Because finding a CD/DVD ROM is becoming increasingly difficult, most users prefer to install an operating system or software edition using a bootable USB drive rather than a CD/DVD drive. There are numerous software tools available for Windows that can assist you in creating bootable USB devices. Microsoft has its own tool as well. Rufus, a free and open-source application, is one of the greatest accessible tools. And many users prefer Rufus to create a bootable flash drive. Rufus is one of the few essential programs that every Windows user should have on their computer.
You should know about the 7 Ways to Fix SSD Not Detected in Windows 10
Rufus to Create a Bootable USB Drive
The methods below demonstrate how to easily create a bootable flash drive in Windows using Rufus. (You can also use Rufus to format a USB drive in FAT32, which you can’t accomplish with Windows 10s default formatting tool.)
Note: This guide assumes you have the ISO file already. You can get the ISO file from the developer’s website if you don’t already have it. SourceForge is a well-known and trustworthy source for such ISO files. Also, make sure the USB disc you’re using is at least 8 GB in size and doesn’t contain any sensitive information.
Have a look at 32 Bit vs 64 Bit: A Complete Guide to Windows OS
How to Create a Bootable USB Drive
1: If you haven’t already, get Rufus. Scroll down the page to find the most recent updated links, as well as any earlier versions. Rufus is available in a portable version as well as a standard installer. If you don’t want to install the software, you can download the portable version. If you don’t want to install Rufus on your machine, download the portable version. I downloaded the portable version in this scenario. Install and open Rufus after downloading the.exe file.
You’ll see a notification asking if you want Rufus to scan the internet for updates. To continue, select “yes.”
2: Insert the USB drive, and it will appear in the top drop-down option right away. When you’ve found the drive, select it with the “Select” button.
3: Navigate to the folder where you saved your ISO file using the Browse window menu. Choose it and press the “Open” button. I selected the ISO in this case because I wanted to construct a Linux Lite bootable USB stick.
4: (Optional) To compute and view the MD5, SHA1, and SHA256 checksums of the ISO file, click the small “Check” icon next to the “Boot Selection” drop-down menu. This is used to see if the ISO file has been tampered with before.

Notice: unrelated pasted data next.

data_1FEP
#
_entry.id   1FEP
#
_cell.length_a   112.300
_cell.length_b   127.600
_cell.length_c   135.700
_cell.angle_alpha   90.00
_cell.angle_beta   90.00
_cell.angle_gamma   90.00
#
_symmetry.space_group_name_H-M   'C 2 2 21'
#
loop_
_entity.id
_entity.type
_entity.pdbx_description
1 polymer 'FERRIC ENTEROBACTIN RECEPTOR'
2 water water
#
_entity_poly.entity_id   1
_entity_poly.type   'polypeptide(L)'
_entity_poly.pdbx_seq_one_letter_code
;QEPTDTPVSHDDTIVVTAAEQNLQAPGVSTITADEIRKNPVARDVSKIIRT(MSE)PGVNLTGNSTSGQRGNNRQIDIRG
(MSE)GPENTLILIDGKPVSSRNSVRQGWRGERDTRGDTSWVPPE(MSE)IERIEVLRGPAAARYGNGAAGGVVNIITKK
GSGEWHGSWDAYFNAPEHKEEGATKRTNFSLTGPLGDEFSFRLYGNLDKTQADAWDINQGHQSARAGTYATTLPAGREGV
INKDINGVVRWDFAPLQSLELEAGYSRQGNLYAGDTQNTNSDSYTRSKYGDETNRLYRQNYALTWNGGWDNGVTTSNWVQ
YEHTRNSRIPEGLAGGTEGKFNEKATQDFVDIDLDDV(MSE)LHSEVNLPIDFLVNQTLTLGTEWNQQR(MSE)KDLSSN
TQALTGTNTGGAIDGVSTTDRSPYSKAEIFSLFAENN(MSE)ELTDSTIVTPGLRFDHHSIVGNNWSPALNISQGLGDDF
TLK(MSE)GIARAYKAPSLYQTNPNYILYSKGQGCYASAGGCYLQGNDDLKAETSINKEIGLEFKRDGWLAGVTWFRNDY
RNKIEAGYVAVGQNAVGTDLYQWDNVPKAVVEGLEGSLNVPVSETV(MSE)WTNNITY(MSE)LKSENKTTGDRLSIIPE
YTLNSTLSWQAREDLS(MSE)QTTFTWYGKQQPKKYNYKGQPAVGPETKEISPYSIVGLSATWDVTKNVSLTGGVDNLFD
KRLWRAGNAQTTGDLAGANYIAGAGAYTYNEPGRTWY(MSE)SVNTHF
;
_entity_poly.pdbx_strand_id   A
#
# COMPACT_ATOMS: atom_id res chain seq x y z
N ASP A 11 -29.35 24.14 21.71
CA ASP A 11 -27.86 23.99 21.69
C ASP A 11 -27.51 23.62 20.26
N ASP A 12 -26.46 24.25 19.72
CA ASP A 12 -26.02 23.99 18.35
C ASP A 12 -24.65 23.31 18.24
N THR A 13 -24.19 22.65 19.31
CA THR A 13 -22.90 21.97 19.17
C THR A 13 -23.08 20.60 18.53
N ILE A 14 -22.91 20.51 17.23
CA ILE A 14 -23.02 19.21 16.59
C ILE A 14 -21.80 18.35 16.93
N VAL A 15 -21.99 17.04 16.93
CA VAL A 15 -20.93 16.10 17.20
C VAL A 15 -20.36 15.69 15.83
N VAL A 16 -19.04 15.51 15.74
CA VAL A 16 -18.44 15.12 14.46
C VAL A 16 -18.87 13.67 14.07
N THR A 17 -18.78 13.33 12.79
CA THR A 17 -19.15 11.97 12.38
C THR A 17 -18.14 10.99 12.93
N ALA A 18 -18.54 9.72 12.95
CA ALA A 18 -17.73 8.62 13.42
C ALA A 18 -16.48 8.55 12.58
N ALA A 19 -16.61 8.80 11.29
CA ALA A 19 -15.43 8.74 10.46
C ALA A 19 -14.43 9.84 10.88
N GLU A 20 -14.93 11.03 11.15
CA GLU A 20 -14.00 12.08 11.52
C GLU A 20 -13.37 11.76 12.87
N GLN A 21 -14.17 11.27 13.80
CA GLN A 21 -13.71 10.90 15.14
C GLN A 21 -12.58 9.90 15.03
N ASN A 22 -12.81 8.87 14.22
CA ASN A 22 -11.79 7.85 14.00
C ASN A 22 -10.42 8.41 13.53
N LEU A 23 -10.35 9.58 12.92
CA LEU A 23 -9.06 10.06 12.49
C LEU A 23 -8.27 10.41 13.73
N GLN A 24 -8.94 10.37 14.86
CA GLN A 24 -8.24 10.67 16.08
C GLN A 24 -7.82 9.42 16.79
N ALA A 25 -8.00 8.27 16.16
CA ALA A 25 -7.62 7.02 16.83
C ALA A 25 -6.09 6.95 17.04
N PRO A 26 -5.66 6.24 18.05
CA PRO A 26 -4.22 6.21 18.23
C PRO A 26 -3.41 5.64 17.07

Allow a few moments for the computation to complete. If there are no red signals, your operating system/software edition is safe to use on your computer.
5: From the Partition Scheme drop-down menu, choose “MBR,” and from the Target System drop-down menu, choose “BIOS or UEFI.” Select the “Add fixes for ancient BIOSes” checkbox under the “Advanced Drive Properties” section if you’re trying to use this bootable USB drive on an older machine.
6: (Optional) The “Volume Label” box can be used to change the name of the USB device. Also, make sure the “Quick Format” checkbox is chosen under “Advanced Format Options.” Quick Format reformat the drive quickly by omitting the inspection for faulty sectors, as the name implies.
7: Select “Start” from the drop-down menu.
8: Rufus may request you to download extra files depending on the ISO file. Rufus, for example, will request you to download the latest version of Syslinux in order to make a bootable Ubuntu disc. Rufus will take care of everything if you press the “Yes” button.
9: Select the suggested “Write in ISO image mode” option in the next window and click the “OK” button. A drive format warning may also appear; click the “OK” button to proceed.
10: You will see a notice that all data on the device will be erased as soon as you begin the formatting procedure. It’s not a big deal because you’ll be able to restore the data later, so click OK. Follow the instructions in this guide to re-use the USB drive as a data storage device.
11: Rufus begins creating the bootable USB drive as soon as you click the button. The creation procedure can take a few seconds or minutes, depending on your USB drive.
12: When you’re finished, you won’t see a message, but you will hear a sound, and the progress bar will become totally green.
13: Use File Explorer to see if a new bootable drive has been created.
Also, check out: How To Create a Bootable USB for Windows
As you can see, Rufus makes it simple to create a bootable USB device. Rufus will convert any operating system/software edition, no matter how sophisticated, into a usable drive if the disc has enough capacity. Other utilities, such as BalenaEtcher, WinToFLash, UNetbootin, and Yumi, can achieve the same result as Rufus.